Good morning, California. Put your hands together.

“It wasn’t sarcastic. … Look at what I was applauding. I wanted him to know that was a very welcome message.”—House Speaker Nancy Pelosi to Capitol Hill reporters, after the San Francisco Democrat’s response to President Donald Trump’s State of the Union call for “compromise” and “cooperation” became an internet meme overnight.

“Oh yes, that clap took me back to the teen years. She knows. And she knows that you know. And frankly she’s disappointed that you thought this would work. But here’s a clap.”—Christine Pelosi, the Speaker’s daughter and a Democratic political strategist.

CA views on Pelosi, Trump and the wall

U.S. House Speaker Nancy Pelosi is favored by 80 percent of CA Democrats.

California Democrats are quite fond of U.S. House Speaker Nancy Pelosi of San Francisco. Republicans, not so much with her Republican counterpart, House Minority Leader Kevin McCarthy of Bakersfield, the latest Public Policy Institute of California poll of likely Golden State voters shows.

  • Eighty percent of Democrats have a favorable view of Pelosi, while only 43 percent of Republicans have a favorable view of McCarthy. McCarthy likely would have become Speaker if Republicans had kept control of the House in the 2018 general election.
  • Pelosi is better known—only 2 percent of voters have never heard of her, while 25 percent have never heard of McCarthy.

Likely voters oppose building a wall on the California-Mexico border by a 62-35 percent margin in this state, reflecting the 62-36 percent margin by which they take an unfavorable view of President Donald Trump.

  • Likely Democratic voters oppose the wall 90-9 percent, and disapprove of Trump 91-7 percent.
  • Republican voters want the wall, 81-18 percent and support Trump, 82-16 percent.
  • Latino voters oppose the wall, 71-29 percent, and disapprove of Trump, 67-31 percent.

Not to suggest voters think there are no issues related to the border:

  • Forty-two percent of Democratic voters think the border poses a problem, and 11 percent think there’s a crisis.
  • Fifty-nine percent of Republicans think there’s a crisis at the border and 32 percent think its a problem.
  • Likely voters in Orange and San Diego counties are most concerned about the border, with 37 percent seeing it as a crisis and 34 percent seeing it as a serious problem.

PPIC poll also hints at 'split roll'

Commercial property taxes may be on the ballot in 2020.

The property tax-slashing Proposition 13 remains popular among California voters, 40 years after its passage spawned a national reaction against taxes, the new Public Policy Institute of California poll shows.

Democrats view the Democratic governor favorably, 65-7 percent, while 12 percent Republicans approve of him and 62 percent disapprove.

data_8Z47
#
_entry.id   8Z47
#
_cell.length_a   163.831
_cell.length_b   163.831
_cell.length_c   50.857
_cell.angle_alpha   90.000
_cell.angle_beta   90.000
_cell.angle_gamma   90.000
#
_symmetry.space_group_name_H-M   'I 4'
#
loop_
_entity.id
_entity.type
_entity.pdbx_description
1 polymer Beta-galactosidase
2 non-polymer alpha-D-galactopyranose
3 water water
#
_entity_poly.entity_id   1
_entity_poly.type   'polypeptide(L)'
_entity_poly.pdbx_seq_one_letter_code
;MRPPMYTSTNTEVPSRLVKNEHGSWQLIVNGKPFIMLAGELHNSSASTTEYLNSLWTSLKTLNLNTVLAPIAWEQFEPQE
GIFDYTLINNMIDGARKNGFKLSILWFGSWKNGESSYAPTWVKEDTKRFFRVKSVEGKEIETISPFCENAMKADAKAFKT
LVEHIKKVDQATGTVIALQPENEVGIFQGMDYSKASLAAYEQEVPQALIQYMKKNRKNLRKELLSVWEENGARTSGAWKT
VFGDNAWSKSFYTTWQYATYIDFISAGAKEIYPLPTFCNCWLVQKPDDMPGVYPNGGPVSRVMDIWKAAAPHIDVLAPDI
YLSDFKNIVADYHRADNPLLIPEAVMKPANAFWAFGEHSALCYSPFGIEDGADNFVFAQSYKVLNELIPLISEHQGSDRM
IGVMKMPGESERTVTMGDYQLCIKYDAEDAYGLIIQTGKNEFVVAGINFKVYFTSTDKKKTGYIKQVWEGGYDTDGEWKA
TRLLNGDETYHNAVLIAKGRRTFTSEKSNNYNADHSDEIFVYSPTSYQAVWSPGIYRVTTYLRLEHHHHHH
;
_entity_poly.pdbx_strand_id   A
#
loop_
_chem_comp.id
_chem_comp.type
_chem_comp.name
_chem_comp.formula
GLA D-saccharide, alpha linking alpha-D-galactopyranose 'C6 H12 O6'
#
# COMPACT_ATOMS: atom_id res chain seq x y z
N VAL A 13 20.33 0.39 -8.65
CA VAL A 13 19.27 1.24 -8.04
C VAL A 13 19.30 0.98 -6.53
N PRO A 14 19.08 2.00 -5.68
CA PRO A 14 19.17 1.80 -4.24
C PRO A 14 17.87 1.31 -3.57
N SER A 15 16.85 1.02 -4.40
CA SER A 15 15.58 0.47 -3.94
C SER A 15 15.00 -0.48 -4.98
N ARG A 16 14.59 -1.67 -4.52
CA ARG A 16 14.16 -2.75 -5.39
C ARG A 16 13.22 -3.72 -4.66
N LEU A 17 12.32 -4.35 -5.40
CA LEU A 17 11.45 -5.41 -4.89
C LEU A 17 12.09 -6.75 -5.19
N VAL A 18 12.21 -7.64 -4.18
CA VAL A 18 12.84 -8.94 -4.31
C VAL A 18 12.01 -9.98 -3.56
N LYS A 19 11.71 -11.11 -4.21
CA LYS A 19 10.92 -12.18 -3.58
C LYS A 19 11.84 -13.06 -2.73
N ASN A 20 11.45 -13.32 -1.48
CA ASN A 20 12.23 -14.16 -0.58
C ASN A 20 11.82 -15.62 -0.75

Likely voters still support Proposition 13 by a 64-24 percent margin.

  • Support crosses party lines, with support from 60 percent of Democratic voters and 74 percent of Republicans.
  • Approval also crosses geographical lines, age, ethnicity and income. Not surprisingly, 73 percent of homeowners like it.

But there’s a potentially noteworthy rub:

  • Forty-nine percent of voters and 62 percent of Democratic voters favor raising property taxes on commercial property by taxing it at market value.
  • Republicans are less enamored of the idea, with only 36 percent favoring such a change.

Voters could get the chance to weigh in on that very proposal. It will be on the 2020 ballot, in the so-called “split roll” initiative, though its backers could remove it from the ballot if legislators strike a broader tax deal.

Newsom does good while making good

John Kraintz and Gov. Gavin Newsom at Loaves & Fishes Wednesday.

Using a lost Super Bowl bet to highlight homelessness in California, Gov. Gavin Newsom volunteered at a Sacramento shelter on Wednesday, dressed in jersey of the Boston Patriots. 

  • Newsom and Massachusetts Gov. Charlie Baker had wagered prior to Sunday’s game between the Los Angeles Rams and Boston, with the loser agreeing to perform community service in the winning team’s jersey. The L.A. Rams lost.
  • So Newsom donned Tom Brady’s No. 12 and pitched in for an hour-plus at Loaves & Fishes, the sanctuary near the Capitol where homeless people can get a meal, a shower and some services.

The event was not light. The people—they’re called guests—who ate rice, beans and other solid food are troubled. A woman inexplicably dumped a food tray on a member of Newsom’s security detail. (She wasn’t arrested but a California Highway Patrol officer who knew her coaxed her to leave the area.)

  • Newsom spent much of his time in the dining room and kitchen, and conversing with John Kraintz, a 65-year old man who once worked as a contractor, had been homeless for years, and now uses a small government disability check to pay for a small downtown apartment.

Kraintz: “It’s a tough nut to crack, homelessness. … He seemed to listen.”